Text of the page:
Artificial Intelligence/Logic/Representation/Propositional calculus
||See the "Logic" section of Discrete Mathematics for a complete introduction to propositional logic.|
The propositional calculus is defined in the context of Boolean constants, where two or more values are computed against each other to produce an accurate description of a concept. Each variable used in the calculus holds a value for it, which is either true to the context or false1.
Propositional logic deals with the determination of the truth of a sentence. An allowable sentence is called the syntax of proposition. A syntax or sentence holds various propositional symbols, where each symbol holds a proposition that can either be
false. The names of the symbols can be anything from alphabets like
c to symbols like , or to variable names like
IsOld, and may hold meaning relative to their contexts in the concept. Although, two propositions are constant as per the syntax and have a fixed meaning. They are:
True- proposition that is always-true.
False- proposition that is always-false2.
In mathematical terms, these values would pronounce more like this:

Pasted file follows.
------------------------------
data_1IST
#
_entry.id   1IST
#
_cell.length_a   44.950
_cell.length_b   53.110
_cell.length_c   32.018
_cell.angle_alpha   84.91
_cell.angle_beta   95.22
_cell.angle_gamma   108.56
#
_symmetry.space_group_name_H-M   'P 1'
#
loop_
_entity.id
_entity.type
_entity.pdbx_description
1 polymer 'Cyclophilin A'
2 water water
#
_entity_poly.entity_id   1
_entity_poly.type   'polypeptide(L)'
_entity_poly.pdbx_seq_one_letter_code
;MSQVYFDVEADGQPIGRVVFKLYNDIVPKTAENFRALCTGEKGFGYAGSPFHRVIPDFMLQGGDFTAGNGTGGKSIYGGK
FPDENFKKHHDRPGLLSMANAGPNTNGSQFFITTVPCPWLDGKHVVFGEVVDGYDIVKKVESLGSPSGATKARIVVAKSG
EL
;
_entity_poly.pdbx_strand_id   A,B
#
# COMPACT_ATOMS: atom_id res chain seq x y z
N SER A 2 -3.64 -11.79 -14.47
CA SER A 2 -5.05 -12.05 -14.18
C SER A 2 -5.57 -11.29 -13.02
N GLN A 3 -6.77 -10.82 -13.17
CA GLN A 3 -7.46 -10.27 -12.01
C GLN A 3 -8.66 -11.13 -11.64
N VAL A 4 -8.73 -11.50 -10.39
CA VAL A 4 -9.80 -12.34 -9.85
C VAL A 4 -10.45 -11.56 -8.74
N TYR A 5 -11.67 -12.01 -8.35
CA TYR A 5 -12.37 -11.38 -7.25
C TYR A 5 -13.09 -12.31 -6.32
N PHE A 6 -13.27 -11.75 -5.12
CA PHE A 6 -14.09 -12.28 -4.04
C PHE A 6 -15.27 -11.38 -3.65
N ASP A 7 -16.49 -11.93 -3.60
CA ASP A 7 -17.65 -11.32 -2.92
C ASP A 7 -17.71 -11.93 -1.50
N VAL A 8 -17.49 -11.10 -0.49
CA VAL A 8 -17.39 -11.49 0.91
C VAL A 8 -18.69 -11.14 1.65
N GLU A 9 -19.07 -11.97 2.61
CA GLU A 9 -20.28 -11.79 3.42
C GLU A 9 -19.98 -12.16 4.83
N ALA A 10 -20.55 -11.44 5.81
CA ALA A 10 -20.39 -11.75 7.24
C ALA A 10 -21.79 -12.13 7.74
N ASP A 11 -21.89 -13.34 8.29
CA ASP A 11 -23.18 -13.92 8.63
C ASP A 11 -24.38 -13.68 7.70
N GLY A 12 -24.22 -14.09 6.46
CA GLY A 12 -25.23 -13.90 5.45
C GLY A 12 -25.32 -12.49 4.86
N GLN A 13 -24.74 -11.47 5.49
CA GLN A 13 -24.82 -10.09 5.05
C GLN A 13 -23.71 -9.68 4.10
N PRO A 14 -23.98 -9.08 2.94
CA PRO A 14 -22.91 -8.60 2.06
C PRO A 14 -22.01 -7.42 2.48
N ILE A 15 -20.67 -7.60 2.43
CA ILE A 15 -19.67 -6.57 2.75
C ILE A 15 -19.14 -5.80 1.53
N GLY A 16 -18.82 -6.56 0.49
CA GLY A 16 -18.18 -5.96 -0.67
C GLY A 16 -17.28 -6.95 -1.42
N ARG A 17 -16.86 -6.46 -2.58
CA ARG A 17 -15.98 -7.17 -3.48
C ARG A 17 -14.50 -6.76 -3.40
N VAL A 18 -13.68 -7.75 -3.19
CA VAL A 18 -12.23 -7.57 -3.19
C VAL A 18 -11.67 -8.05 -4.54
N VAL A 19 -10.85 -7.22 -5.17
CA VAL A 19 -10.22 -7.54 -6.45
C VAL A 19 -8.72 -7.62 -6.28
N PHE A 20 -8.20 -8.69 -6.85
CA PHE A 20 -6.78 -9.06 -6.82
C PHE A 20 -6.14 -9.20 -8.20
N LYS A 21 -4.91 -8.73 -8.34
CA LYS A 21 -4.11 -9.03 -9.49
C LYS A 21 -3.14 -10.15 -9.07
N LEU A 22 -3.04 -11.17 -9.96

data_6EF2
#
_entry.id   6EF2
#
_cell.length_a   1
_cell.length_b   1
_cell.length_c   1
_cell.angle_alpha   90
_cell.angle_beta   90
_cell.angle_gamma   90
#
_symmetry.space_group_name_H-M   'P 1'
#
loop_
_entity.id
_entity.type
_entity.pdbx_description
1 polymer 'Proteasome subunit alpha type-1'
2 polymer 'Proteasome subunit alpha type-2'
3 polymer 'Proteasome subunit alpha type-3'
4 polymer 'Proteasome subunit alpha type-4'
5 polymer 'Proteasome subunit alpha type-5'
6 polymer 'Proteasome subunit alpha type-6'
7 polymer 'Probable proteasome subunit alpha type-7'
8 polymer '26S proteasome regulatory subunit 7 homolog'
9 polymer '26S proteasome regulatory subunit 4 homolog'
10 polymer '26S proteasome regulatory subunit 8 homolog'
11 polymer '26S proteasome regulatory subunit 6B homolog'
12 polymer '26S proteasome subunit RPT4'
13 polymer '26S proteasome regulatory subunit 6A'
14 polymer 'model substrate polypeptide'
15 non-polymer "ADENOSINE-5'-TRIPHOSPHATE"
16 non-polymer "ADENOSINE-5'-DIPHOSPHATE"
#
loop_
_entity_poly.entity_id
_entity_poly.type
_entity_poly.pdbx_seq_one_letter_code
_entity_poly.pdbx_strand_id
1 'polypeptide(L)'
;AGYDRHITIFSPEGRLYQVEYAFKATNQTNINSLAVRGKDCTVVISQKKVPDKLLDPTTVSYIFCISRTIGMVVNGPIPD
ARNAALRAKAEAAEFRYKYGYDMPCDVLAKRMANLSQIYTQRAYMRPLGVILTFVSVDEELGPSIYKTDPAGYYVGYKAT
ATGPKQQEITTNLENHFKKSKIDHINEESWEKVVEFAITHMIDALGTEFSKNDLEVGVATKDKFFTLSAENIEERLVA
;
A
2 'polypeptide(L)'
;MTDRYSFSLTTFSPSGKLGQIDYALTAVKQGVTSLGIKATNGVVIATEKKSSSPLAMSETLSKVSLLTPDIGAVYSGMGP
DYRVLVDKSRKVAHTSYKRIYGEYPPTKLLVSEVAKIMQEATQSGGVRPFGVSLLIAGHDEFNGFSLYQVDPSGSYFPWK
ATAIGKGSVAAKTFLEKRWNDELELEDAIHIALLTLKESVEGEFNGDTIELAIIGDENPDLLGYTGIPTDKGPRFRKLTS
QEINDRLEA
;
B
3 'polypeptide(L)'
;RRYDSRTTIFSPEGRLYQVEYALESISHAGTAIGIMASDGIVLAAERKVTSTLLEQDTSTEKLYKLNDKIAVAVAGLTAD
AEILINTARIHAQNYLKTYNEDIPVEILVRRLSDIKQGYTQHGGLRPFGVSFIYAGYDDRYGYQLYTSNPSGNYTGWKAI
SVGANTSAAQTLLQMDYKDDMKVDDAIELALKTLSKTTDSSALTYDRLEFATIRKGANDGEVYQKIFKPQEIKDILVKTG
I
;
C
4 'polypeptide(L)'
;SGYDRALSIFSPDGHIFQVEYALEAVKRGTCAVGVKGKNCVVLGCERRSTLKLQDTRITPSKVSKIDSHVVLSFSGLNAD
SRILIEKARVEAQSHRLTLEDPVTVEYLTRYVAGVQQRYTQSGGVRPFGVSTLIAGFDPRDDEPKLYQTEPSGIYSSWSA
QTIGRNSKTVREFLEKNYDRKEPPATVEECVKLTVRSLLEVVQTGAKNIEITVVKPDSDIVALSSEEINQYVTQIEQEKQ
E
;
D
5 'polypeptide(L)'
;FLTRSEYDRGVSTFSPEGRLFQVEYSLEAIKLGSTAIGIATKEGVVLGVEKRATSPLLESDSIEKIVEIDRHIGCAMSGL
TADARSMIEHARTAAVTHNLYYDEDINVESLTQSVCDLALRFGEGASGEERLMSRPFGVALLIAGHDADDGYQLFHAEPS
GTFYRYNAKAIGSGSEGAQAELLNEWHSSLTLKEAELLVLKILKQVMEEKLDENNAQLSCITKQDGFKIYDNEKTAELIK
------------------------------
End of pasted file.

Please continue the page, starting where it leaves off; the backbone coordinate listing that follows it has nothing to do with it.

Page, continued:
In simple terms this means that an object is an instance of a concept
u if the conditions
c hold true simultaneously. So, for instance, we are given with a concept that says, one is eligible to drive a car if one has a license, a car and a knowledge of driving. To state this in propositional calculus, you'd have to state this in the following mathematical notation:
However simple to denote, the zero-order logic is only capable of describing concepts in a limited context and do not hold much of a descriptive power.
- Kubat, Bratko, Ivan and Michalski, Ryszard. Machine Learning and Data Mining: Methods and Applications/A Review of Machine Learning Methods. 1998. ISBN 0471971995. John Wiley: New York.
- Russell, Stuart and Norvig, Peter. Artificial Intelligence: A modern approach. 2003. ISBN 0130803022. Prentice Hall:New Jersey.